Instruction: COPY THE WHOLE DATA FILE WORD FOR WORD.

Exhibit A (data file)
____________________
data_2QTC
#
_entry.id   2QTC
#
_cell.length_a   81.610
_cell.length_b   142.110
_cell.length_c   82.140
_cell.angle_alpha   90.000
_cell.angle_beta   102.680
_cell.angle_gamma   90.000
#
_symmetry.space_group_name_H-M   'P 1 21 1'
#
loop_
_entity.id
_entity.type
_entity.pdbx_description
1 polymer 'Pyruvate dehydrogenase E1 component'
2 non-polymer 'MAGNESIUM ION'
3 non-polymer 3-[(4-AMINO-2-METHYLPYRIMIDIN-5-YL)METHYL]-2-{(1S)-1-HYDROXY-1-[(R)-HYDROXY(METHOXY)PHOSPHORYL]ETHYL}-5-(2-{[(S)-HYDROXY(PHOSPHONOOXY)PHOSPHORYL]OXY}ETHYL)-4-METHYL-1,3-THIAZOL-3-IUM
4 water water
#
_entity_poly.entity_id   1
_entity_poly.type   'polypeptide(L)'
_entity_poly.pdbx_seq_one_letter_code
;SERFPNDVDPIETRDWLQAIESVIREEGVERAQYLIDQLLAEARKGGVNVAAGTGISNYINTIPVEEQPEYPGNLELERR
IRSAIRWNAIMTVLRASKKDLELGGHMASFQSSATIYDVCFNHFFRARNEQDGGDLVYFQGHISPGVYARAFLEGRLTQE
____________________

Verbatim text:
data_2QTC
#
_entry.id   2QTC
#
_cell.length_a   81.610
_cell.length_b   142.110
_cell.length_c   82.140
_cell.angle_alpha   90.000
_cell.angle_beta   102.680
_cell.angle_gamma   90.000
#
_symmetry.space_group_name_H-M   'P 1 21 1'
#
loop_
_entity.id
_entity.type
_entity.pdbx_description
1 polymer 'Pyruvate dehydrogenase E1 component'
2 non-polymer 'MAGNESIUM ION'
3 non-polymer 3-[(4-AMINO-2-METHYLPYRIMIDIN-5-YL)METHYL]-2-{(1S)-1-HYDROXY-1-[(R)-HYDROXY(METHOXY)PHOSPHORYL]ETHYL}-5-(2-{[(S)-HYDROXY(PHOSPHONOOXY)PHOSPHORYL]OXY}ETHYL)-4-METHYL-1,3-THIAZOL-3-IUM
4 water water
#
_entity_poly.entity_id   1
_entity_poly.type   'polypeptide(L)'
_entity_poly.pdbx_seq_one_letter_code
;SERFPNDVDPIETRDWLQAIESVIREEGVERAQYLIDQLLAEARKGGVNVAAGTGISNYINTIPVEEQPEYPGNLELERR
IRSAIRWNAIMTVLRASKKDLELGGHMASFQSSATIYDVCFNHFFRARNEQDGGDLVYFQGHISPGVYARAFLEGRLTQE